Fiction Craftsmanship

The Maryland Writers Association has invited me to do my presentation on fiction craftsmanship next Saturday at 1:00 p.m. at the Finksburg Library (2265 Old Westminster Pike, Finksburg, MD 21048). I’ve been preparing the presentation, and that got me to thinking about the subject.

I make a clear and precise distinction between creativity and craftsmanship (sometimes called technique). Both are required for successful and publishable fiction. Creativity can’t be learned; it’s inborn. But craftsmanship can. Even so, craftsmanship takes a lifetime of practice and learning, and it never ends—I’ll still be discovering new aspects of craftsmanship on my deathbed. And in my experience, it’s what so many young writers lack, and they don’t know they lack it.

The odd thing about craftsmanship is that it’s all but ignored in texts about writing. Early in my career, I took more than twenty classes in creative writing. Craftsmanship was only mentioned in passing. But every master writer has learned the craft to the point that it’s become second nature, always present, almost unconscious.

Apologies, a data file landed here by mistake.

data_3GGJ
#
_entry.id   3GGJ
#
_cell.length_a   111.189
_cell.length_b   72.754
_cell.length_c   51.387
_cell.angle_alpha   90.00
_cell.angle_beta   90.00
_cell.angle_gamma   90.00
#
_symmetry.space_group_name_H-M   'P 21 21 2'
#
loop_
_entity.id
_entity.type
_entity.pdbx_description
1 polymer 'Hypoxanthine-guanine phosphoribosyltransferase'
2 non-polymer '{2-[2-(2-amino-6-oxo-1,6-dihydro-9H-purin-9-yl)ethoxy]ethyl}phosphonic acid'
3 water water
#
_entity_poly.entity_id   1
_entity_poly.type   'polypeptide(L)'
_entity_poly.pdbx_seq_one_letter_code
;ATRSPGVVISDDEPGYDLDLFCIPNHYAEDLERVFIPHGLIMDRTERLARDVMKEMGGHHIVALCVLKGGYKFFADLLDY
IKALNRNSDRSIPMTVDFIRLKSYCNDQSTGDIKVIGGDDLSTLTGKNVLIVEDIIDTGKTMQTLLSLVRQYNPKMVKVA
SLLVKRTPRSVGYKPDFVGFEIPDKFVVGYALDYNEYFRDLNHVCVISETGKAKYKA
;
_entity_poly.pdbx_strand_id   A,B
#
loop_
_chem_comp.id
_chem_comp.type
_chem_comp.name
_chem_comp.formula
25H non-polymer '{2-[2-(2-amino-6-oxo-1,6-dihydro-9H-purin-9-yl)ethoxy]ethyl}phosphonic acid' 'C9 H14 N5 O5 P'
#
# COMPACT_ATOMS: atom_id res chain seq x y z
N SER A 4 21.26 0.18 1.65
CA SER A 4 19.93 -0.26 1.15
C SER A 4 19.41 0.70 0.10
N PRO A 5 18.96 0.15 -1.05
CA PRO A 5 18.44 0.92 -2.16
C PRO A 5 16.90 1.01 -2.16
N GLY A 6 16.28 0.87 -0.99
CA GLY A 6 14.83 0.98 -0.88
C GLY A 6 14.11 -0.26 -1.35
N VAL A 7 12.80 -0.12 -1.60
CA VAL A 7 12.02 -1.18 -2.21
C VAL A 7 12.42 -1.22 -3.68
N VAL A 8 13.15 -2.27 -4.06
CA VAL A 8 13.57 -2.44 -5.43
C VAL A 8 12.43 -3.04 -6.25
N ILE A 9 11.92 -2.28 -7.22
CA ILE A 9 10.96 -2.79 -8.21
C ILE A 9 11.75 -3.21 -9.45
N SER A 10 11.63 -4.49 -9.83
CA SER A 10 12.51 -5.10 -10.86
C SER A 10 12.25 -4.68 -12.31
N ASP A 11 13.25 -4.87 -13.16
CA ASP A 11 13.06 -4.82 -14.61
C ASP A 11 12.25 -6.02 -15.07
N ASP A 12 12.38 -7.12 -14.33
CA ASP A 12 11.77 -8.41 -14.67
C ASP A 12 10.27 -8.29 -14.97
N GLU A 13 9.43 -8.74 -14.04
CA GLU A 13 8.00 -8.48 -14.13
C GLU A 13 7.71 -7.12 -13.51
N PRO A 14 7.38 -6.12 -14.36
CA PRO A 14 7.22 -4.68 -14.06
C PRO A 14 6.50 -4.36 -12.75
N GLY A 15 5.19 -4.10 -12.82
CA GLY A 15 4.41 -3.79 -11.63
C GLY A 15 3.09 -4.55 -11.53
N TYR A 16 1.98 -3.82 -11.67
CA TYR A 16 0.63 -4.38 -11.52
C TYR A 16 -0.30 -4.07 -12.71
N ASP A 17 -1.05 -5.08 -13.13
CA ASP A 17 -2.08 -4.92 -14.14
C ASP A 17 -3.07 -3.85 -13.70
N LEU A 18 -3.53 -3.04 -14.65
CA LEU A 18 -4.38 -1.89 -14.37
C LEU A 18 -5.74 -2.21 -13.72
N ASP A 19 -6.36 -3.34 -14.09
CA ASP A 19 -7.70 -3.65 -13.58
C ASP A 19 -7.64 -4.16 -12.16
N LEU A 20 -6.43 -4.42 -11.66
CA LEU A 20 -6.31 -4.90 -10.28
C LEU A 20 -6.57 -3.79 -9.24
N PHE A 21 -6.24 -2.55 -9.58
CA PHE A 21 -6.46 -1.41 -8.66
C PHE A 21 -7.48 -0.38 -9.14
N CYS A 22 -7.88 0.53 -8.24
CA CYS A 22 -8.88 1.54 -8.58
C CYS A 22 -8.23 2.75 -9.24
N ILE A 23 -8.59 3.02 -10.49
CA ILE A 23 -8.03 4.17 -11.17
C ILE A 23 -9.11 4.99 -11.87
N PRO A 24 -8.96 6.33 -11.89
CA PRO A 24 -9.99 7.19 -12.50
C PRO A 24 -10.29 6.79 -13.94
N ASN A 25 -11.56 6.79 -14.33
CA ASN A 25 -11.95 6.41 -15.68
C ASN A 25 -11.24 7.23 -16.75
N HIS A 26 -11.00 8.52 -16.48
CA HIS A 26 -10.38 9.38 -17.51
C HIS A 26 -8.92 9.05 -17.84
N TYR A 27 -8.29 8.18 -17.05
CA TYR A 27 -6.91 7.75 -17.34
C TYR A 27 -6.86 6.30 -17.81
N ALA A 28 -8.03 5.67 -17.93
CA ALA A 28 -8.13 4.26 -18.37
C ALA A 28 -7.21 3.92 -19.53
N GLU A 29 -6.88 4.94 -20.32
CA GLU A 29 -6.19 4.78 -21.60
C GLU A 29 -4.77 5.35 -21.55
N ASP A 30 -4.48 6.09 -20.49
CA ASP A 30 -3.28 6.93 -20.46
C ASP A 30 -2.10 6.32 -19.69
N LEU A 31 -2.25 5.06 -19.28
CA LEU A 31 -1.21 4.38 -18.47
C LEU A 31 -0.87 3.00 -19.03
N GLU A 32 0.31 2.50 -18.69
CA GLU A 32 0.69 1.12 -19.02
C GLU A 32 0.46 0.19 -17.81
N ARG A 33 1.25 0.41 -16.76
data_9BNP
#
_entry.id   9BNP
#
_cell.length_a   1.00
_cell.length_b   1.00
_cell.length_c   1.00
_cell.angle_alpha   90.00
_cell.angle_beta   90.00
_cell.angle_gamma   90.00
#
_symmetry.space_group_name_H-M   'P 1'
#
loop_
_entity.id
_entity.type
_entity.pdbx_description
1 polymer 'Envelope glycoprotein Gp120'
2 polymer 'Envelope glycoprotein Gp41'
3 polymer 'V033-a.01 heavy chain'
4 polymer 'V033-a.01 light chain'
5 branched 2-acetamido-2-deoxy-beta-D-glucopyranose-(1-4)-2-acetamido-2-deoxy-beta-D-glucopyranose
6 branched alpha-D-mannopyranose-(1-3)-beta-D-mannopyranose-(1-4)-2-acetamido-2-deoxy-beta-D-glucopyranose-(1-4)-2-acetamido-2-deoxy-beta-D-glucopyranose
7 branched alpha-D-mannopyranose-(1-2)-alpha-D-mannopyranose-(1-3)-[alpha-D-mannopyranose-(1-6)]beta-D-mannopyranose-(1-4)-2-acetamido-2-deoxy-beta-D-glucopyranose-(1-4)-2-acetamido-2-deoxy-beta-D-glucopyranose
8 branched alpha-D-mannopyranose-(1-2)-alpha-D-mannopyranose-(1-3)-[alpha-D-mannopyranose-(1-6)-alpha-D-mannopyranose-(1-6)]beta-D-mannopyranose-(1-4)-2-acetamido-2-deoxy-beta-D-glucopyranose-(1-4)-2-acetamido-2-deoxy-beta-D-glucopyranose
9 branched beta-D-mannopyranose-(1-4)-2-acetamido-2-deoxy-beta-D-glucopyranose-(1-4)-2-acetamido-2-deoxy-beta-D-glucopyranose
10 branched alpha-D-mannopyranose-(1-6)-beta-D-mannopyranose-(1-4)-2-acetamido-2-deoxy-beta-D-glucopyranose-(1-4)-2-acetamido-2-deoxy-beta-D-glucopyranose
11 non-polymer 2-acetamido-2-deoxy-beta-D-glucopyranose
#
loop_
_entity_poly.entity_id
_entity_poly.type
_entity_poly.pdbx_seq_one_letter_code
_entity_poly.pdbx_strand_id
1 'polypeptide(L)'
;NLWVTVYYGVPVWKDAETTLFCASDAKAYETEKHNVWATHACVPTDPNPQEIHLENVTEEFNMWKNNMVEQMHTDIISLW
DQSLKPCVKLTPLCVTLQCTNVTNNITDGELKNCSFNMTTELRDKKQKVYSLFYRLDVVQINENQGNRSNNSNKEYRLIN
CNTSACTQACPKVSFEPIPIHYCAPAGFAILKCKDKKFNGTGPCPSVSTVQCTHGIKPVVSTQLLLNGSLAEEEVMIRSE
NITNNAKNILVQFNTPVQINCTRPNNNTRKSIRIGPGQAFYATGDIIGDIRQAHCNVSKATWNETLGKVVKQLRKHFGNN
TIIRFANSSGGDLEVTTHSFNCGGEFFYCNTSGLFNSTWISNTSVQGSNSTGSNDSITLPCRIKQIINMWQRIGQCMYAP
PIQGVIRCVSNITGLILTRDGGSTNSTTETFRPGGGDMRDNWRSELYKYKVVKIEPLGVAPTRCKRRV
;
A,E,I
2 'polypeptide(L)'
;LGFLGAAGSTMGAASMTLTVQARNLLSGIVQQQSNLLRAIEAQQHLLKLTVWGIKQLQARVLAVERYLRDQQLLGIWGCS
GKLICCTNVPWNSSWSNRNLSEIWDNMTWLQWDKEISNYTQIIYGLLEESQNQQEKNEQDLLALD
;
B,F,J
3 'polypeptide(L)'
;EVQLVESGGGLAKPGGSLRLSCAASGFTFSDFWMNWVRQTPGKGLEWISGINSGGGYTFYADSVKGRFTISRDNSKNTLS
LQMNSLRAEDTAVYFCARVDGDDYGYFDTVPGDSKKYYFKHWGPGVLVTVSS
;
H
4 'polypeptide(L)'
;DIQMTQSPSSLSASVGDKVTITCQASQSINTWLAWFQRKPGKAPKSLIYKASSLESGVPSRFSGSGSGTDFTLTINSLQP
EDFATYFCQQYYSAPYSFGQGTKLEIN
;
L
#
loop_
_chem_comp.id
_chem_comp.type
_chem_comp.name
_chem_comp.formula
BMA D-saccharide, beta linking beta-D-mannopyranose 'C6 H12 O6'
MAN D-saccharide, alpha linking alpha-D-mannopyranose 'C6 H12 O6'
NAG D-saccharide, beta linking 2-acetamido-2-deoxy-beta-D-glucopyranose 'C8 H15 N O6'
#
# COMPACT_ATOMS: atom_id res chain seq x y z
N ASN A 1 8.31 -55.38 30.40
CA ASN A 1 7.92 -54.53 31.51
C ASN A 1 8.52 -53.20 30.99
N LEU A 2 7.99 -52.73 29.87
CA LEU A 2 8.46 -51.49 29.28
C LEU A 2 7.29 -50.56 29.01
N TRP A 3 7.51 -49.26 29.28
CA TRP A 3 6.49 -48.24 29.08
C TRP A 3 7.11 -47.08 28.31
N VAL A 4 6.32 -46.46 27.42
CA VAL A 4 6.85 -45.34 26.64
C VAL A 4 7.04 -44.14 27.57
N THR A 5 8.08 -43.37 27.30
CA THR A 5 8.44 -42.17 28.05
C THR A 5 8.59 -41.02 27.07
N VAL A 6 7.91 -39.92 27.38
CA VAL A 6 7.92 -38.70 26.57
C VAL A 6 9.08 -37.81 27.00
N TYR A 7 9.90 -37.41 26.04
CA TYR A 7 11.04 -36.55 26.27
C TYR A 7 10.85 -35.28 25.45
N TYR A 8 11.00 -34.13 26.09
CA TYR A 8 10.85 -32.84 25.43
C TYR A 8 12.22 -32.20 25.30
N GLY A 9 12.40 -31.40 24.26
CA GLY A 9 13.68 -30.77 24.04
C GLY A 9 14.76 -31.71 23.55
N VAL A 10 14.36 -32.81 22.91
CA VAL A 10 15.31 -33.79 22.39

For me, the master craftsman in fiction is Hemingway. I profoundly disagree with his outlook on life, but nobody wrote better than he did. I still reread him from time to time just to study his technique.

So how do you learn craftsmanship? By reading, reading, and more reading. That means studying the way a fine fiction writer puts together her sentences and paragraphs and chapters; examining why sometimes a paragraph consisting of a single word can be a miracle; understanding the flow, word choices, sentence length that work. Then taking that learning and putting it into practice. That means writing, writing, and more writing.

It also means revising. I spend something like 10 percent of my writing time in drafting new text and 90 percent of it in revising. It means reading aloud what you’ve written and listening for the way the words, sentences, and paragraphs come together.

I know perhaps a hundred writers, most of them successful to one degree or another. Of those, perhaps three have what I call “the gift.” By that I mean the inborn genius for knowing how to put words together to create beauty. Two of those three are as yet unpublished. It’s because they haven’t mastered the craft. They haven’t inculcated in themselves the mechanics of fiction writing.

Until they do, their work won’t see the light of day in print.

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